The agreement means that Avon would pay a total of $68m to the Department of Justice and $67m to the Securities and Exchange Commission, which was confirmed in a regulatory filing.
The final leg of the bribery probe will also mean that a compliance monitor will be bought in to oversee the final leg of the probe and the payments, something that was agreed to by executives at Avon.
Avon aims to defer criminal prosecution
The agreement with the Department of Justice also means that Avon will be able to defer criminal prosecution for a total of three years, by which time charges could be legally dismissed.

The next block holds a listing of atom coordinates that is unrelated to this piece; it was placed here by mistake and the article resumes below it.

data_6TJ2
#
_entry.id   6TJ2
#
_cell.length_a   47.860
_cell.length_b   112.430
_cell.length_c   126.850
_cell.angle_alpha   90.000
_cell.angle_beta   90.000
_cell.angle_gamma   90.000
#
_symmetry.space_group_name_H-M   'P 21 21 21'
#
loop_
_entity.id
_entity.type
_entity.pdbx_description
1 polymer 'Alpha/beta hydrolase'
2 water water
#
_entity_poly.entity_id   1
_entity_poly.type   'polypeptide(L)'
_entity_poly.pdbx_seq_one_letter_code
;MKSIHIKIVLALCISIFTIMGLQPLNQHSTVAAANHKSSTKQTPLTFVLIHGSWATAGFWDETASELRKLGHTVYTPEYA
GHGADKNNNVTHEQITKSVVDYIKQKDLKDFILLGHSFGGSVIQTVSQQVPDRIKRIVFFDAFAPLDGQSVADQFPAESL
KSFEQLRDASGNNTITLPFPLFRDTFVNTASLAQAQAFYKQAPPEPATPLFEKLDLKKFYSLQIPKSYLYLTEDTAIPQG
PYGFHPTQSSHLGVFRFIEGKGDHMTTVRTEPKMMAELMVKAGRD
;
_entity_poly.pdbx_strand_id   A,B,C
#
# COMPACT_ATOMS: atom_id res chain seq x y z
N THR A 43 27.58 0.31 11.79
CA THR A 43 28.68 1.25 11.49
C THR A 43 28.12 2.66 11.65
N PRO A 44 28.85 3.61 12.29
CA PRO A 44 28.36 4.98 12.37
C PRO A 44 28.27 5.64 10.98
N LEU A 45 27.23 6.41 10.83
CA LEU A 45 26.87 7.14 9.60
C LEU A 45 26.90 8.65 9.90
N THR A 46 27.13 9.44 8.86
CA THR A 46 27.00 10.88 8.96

To date the company has now spent a total of $135m on the internal investigation and resulting legal proceedings.
But on top of the financial expenses, the investigation has also continued to dog the company, putting its reputation at the executive level in the spotlight.
Ongoing investigation since 2008
Avon has been embroiled in the bribery investigation since 2008, when it had contacted the regulatory bodies to notify them of possible inappropriate actions with officials at the company that could violate the Foreign Currency Practices Act to bribe foreign officials.
The allegations mainly focus on the company’s activities in China but have also put the spotlight on its practices in Brazil, Mexico, Argentina, India and Japan as well.
Back in January 2012 the on-going investigation led to the company announcing that its vice chairman Charles Cramb was fired following the ongoing investigations into bribery, in its SEC filing.